The COVID-19 pandemic and attack on the Capitol are two recent illustrations of the importance of the Senate being ready to implement new ways to conduct its business, as were 9/11 and the Anthrax attacks 20 years ago. We can never know when the next danger will come out of the clear blue sky and we must get ready in advance. S.Res. 201 is an important bipartisan measure that sets aside partisanship to ensure that our republican can continue its legislative and oversight responsibilities even in a time of crisis. 

You can read the full letter from Demand Progress, the Niskanen Center, endorsed by XX bipartisan organizations, here and here and below:

Continue reading “Senate Must Address Its Continuity in an Emergency”

Forecast for June 14, 2021

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Welcome to the First Branch Forecast, your weekly look into the Legislative branch and government transparency. Subscribe here.


Justice Department surveillance. The Justice Department surveilled at least two Members of the House Intelligence Committee, some committee staff, and family members in 2017-8 as part of a  “leaks” investigation. Apple and an unidentified Information Service Provider were directed to provide information to the DOJ and were gagged from telling the targets of the surveillance that the DOJ had demanded their records. This follows on the heels of Justice Department surveillance of the press, which included obtaining email and phone call records and gagging the third party communications providers. Both the surveillance and how it came to light is highly irregular and dangerous to our democracy. More details below.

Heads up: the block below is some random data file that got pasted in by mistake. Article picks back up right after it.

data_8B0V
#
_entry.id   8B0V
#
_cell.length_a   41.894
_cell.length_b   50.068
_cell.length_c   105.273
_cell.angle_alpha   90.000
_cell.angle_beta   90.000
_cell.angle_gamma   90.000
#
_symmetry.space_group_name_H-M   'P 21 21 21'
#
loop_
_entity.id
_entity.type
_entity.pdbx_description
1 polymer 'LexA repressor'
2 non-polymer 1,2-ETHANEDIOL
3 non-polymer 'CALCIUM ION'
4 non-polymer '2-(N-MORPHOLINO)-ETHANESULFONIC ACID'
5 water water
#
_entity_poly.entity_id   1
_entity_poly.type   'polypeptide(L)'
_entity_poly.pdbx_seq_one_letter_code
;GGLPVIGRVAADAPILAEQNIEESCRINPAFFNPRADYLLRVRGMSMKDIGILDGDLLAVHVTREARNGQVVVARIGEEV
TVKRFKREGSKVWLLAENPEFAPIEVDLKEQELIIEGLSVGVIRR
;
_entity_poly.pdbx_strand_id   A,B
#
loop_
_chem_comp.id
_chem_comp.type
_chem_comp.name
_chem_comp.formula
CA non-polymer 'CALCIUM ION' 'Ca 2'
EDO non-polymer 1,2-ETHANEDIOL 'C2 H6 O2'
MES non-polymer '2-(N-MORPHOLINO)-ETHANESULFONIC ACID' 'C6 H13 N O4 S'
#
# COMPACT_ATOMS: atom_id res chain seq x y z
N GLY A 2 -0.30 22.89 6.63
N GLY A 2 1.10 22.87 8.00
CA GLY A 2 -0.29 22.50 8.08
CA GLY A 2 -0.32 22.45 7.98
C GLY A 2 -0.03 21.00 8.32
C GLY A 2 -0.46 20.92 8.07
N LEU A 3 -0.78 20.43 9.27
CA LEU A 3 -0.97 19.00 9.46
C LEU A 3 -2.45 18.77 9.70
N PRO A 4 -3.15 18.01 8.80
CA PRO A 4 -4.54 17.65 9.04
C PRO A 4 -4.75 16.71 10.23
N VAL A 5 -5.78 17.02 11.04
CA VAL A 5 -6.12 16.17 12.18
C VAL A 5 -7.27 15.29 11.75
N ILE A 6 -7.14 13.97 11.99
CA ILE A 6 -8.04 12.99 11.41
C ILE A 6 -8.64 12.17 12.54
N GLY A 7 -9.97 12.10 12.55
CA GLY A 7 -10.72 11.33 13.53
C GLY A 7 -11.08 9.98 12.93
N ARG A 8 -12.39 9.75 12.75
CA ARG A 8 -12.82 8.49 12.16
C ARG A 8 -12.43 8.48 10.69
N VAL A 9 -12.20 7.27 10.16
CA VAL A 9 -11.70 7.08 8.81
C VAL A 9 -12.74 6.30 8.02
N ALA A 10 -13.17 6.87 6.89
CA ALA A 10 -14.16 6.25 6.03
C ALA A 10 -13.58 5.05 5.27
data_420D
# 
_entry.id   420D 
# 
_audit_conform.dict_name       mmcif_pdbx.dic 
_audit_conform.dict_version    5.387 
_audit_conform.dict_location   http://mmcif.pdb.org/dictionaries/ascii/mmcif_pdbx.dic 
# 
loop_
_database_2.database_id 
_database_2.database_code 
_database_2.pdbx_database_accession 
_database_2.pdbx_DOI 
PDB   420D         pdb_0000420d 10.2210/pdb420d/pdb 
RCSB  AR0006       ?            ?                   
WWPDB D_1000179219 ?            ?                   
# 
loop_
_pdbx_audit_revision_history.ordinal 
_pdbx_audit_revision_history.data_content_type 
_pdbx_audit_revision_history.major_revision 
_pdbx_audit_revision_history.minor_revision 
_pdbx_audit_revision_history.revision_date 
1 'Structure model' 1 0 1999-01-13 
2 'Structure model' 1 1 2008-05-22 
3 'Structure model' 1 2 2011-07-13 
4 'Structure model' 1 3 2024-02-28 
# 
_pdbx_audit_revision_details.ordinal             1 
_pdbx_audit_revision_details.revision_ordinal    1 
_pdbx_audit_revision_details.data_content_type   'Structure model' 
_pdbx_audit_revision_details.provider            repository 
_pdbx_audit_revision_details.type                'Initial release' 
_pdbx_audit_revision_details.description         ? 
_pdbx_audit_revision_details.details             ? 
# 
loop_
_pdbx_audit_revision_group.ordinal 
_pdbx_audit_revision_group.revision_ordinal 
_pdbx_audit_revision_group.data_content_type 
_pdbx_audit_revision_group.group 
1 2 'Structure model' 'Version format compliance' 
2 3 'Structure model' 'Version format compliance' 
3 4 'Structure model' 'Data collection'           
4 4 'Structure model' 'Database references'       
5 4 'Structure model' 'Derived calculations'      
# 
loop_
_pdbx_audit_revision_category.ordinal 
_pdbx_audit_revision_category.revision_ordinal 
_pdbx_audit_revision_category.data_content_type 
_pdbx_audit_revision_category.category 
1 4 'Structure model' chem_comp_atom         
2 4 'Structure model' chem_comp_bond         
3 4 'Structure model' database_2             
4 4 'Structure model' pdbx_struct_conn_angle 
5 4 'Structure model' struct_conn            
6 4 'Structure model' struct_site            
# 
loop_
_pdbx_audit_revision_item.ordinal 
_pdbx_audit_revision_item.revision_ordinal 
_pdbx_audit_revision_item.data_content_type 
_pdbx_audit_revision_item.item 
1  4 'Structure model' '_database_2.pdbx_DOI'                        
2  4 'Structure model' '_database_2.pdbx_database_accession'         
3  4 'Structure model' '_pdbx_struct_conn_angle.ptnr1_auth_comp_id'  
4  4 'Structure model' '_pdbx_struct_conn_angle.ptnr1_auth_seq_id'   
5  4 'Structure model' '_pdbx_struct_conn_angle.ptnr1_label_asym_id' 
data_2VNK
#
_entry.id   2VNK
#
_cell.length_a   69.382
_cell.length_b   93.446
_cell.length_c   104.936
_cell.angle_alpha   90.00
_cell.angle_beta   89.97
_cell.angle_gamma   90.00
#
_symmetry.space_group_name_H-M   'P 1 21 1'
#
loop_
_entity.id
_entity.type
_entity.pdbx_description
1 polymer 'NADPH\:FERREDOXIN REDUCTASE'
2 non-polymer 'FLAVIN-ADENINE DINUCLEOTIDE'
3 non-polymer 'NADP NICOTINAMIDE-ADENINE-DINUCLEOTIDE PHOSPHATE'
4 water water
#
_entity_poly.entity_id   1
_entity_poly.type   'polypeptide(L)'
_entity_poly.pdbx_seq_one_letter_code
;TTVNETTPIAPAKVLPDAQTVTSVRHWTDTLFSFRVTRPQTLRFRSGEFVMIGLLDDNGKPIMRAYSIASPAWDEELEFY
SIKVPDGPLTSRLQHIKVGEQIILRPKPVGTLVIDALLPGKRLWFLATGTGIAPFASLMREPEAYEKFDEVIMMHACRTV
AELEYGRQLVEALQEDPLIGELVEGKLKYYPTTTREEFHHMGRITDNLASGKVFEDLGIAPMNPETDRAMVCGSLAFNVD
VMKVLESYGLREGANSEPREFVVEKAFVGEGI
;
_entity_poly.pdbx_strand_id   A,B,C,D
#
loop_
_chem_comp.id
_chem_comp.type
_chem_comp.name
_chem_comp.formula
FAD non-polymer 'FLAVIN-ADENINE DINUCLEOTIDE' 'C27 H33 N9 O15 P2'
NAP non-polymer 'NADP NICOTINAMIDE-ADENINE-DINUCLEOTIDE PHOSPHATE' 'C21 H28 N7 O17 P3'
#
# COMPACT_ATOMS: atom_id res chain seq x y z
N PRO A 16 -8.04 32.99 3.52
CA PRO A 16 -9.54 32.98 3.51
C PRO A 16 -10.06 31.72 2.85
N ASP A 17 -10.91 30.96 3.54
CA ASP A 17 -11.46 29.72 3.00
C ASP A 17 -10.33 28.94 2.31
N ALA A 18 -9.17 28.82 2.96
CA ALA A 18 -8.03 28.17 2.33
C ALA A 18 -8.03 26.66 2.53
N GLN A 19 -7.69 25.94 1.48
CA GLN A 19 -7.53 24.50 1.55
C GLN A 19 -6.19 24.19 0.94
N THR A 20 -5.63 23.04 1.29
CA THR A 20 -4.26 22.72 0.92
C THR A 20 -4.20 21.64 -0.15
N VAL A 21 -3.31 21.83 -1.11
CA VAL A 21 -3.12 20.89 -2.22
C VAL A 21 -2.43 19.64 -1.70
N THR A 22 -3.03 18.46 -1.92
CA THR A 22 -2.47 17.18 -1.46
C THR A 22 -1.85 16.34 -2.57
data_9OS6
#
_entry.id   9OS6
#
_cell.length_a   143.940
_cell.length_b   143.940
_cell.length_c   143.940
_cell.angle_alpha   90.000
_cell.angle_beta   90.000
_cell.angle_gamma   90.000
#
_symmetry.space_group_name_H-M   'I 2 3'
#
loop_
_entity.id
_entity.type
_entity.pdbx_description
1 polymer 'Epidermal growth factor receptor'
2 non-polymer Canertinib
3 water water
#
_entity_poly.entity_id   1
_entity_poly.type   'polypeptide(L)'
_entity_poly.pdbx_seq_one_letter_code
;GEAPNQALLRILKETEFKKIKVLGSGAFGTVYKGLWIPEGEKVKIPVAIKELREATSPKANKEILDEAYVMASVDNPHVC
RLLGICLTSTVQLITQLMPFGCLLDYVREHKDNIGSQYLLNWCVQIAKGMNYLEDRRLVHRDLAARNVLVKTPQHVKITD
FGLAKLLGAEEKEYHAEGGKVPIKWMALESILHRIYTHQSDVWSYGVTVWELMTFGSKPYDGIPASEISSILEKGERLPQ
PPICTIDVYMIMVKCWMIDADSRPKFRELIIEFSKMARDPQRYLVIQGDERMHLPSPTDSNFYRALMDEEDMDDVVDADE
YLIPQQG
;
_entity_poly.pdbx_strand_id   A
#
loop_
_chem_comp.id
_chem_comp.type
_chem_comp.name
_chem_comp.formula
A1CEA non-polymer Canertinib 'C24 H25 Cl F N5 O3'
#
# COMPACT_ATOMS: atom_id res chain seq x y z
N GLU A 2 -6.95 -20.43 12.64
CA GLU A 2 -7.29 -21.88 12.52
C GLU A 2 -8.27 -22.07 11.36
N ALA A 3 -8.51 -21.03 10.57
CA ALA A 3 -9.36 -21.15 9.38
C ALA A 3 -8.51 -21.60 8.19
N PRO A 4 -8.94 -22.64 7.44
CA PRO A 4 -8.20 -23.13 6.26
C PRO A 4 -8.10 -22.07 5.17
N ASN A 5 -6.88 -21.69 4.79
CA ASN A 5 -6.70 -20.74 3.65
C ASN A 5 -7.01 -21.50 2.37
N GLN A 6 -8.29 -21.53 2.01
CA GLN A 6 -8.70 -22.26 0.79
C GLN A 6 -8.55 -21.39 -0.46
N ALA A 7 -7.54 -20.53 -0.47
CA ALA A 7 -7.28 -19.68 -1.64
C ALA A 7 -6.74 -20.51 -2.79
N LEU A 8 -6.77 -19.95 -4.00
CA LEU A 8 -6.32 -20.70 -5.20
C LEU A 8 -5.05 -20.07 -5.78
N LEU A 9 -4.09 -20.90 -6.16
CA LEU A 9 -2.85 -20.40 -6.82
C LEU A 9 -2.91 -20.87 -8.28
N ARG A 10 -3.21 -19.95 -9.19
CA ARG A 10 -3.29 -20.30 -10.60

HSGAC/Senate Rules report on the Jan. 6th attacks. We read and review the 128-page bipartisan document and offer our key takeaways. 3 hearings on that topic are scheduled this week. More details below.

That the Senate must address its continuity in an emergency is the subject of two letters (one to the Senate Rules Committee and one to Senate leadership) by us, the Niskanen Center, and a coalition of 24 organizations and congressional experts.

The FOIA Advisory Committee unanimously adopted a recommendation to extend FOIA-like processes to Legislative branch support offices and agencies.

Repeal of the 2002 AUMF for Iraq will be considered next week by the House of Representatives, which is a first step towards repealing the many AUMFs that give too much power to the Executive branch to decide matters of war and peace. The CPCC has an explainer on the various AUMFs.